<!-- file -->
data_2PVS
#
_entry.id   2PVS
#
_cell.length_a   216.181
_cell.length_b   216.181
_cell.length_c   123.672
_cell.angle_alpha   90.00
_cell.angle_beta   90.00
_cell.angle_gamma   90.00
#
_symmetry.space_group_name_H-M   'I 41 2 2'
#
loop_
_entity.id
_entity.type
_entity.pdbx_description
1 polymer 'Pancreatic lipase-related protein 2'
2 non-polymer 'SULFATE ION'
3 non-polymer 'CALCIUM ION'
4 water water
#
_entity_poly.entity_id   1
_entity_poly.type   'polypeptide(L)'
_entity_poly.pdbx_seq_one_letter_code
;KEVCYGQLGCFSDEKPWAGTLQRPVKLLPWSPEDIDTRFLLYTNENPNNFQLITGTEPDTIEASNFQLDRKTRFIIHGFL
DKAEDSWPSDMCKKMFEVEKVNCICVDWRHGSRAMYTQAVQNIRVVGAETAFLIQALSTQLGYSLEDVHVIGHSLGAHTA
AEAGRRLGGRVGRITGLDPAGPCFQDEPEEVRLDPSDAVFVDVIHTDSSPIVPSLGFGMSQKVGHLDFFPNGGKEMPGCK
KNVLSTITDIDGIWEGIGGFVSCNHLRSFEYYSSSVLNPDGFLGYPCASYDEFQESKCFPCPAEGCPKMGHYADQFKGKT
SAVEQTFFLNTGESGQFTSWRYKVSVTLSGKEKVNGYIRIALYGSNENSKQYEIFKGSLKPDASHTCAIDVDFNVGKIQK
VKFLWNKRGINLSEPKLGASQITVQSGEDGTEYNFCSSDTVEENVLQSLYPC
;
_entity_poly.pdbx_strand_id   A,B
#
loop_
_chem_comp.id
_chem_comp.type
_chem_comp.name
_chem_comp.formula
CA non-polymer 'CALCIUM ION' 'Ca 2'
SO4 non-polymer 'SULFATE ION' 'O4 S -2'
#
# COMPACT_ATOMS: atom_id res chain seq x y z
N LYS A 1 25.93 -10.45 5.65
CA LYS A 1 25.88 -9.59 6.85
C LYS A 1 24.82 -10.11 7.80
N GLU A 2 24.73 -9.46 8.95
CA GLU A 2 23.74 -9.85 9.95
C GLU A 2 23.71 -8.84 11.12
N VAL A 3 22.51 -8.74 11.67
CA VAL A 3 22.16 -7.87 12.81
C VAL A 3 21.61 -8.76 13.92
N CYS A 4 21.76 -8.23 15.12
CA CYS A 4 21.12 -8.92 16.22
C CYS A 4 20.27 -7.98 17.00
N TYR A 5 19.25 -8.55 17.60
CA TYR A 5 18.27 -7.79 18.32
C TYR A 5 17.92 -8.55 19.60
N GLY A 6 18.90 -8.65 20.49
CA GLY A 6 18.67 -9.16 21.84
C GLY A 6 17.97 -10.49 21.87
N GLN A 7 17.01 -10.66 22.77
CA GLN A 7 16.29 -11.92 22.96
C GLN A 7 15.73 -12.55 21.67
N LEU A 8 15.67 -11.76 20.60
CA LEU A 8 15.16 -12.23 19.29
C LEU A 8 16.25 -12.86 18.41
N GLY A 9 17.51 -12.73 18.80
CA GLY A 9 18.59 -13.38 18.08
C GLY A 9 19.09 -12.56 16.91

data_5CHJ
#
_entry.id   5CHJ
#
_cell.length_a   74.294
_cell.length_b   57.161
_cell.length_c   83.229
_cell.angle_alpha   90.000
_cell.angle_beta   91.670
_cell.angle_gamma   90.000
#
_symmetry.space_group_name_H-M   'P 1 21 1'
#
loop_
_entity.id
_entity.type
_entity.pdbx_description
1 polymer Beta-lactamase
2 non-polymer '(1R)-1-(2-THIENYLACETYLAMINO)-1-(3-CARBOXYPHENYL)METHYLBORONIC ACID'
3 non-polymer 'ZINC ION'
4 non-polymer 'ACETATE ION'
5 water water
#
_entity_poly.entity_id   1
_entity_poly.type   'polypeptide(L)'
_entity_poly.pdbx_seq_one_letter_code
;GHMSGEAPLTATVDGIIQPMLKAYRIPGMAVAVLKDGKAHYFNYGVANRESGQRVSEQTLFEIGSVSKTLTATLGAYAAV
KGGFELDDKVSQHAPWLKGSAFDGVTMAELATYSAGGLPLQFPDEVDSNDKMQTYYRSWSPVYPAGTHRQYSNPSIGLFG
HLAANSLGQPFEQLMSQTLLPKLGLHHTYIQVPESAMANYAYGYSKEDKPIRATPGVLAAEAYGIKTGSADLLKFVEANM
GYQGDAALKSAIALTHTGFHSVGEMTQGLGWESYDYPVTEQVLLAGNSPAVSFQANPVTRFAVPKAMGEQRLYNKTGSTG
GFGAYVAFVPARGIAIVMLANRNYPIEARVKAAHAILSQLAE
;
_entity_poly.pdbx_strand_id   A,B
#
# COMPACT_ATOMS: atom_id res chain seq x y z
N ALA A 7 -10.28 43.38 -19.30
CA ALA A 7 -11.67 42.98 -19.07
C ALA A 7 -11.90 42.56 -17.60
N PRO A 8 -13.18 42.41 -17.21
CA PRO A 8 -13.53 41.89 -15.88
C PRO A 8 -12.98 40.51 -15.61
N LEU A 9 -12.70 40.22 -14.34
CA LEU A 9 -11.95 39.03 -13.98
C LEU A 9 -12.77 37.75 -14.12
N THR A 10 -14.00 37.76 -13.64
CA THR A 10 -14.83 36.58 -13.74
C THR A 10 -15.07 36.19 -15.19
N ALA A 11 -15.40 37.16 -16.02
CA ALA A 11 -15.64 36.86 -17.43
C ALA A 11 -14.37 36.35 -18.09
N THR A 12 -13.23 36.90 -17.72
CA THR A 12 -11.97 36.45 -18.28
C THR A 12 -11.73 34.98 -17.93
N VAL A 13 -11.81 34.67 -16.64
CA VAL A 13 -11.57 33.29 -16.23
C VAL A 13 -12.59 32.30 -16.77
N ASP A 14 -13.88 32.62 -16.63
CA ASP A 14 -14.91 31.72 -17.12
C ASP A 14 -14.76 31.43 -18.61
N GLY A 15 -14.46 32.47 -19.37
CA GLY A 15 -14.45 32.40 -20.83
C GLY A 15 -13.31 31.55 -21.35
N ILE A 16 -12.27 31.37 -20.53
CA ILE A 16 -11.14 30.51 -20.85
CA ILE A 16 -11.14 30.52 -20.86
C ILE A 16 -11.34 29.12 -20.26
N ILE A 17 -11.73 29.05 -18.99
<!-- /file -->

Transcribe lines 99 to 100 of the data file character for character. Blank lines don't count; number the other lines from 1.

HLAANSLGQPFEQLMSQTLLPKLGLHHTYIQVPESAMANYAYGYSKEDKPIRATPGVLAAEAYGIKTGSADLLKFVEANM
GYQGDAALKSAIALTHTGFHSVGEMTQGLGWESYDYPVTEQVLLAGNSPAVSFQANPVTRFAVPKAMGEQRLYNKTGSTG